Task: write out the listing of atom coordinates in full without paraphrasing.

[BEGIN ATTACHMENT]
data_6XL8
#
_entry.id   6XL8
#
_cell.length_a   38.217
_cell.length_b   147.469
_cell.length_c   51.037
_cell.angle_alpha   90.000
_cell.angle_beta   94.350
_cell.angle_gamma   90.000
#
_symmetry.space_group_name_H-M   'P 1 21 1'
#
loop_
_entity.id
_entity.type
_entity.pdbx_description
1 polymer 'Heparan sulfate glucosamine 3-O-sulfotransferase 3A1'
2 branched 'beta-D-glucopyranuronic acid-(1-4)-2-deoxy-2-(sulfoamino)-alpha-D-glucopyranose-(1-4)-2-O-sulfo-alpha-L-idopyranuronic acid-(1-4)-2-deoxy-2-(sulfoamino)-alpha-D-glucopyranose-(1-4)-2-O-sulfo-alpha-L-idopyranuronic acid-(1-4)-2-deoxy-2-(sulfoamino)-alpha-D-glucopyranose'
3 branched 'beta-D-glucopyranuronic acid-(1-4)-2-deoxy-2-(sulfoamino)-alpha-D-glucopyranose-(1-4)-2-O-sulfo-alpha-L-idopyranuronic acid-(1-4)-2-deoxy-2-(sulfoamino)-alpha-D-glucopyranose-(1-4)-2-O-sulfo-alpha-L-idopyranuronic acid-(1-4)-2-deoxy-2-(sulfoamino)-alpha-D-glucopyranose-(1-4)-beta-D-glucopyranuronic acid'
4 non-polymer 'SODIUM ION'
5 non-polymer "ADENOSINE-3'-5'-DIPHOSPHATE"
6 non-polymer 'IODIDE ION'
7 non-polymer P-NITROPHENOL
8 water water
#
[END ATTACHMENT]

data_6XL8
#
_entry.id   6XL8
#
_cell.length_a   38.217
_cell.length_b   147.469
_cell.length_c   51.037
_cell.angle_alpha   90.000
_cell.angle_beta   94.350
_cell.angle_gamma   90.000
#
_symmetry.space_group_name_H-M   'P 1 21 1'
#
loop_
_entity.id
_entity.type
_entity.pdbx_description
1 polymer 'Heparan sulfate glucosamine 3-O-sulfotransferase 3A1'
2 branched 'beta-D-glucopyranuronic acid-(1-4)-2-deoxy-2-(sulfoamino)-alpha-D-glucopyranose-(1-4)-2-O-sulfo-alpha-L-idopyranuronic acid-(1-4)-2-deoxy-2-(sulfoamino)-alpha-D-glucopyranose-(1-4)-2-O-sulfo-alpha-L-idopyranuronic acid-(1-4)-2-deoxy-2-(sulfoamino)-alpha-D-glucopyranose'
3 branched 'beta-D-glucopyranuronic acid-(1-4)-2-deoxy-2-(sulfoamino)-alpha-D-glucopyranose-(1-4)-2-O-sulfo-alpha-L-idopyranuronic acid-(1-4)-2-deoxy-2-(sulfoamino)-alpha-D-glucopyranose-(1-4)-2-O-sulfo-alpha-L-idopyranuronic acid-(1-4)-2-deoxy-2-(sulfoamino)-alpha-D-glucopyranose-(1-4)-beta-D-glucopyranuronic acid'
4 non-polymer 'SODIUM ION'
5 non-polymer "ADENOSINE-3'-5'-DIPHOSPHATE"
6 non-polymer 'IODIDE ION'
7 non-polymer P-NITROPHENOL
8 water water
#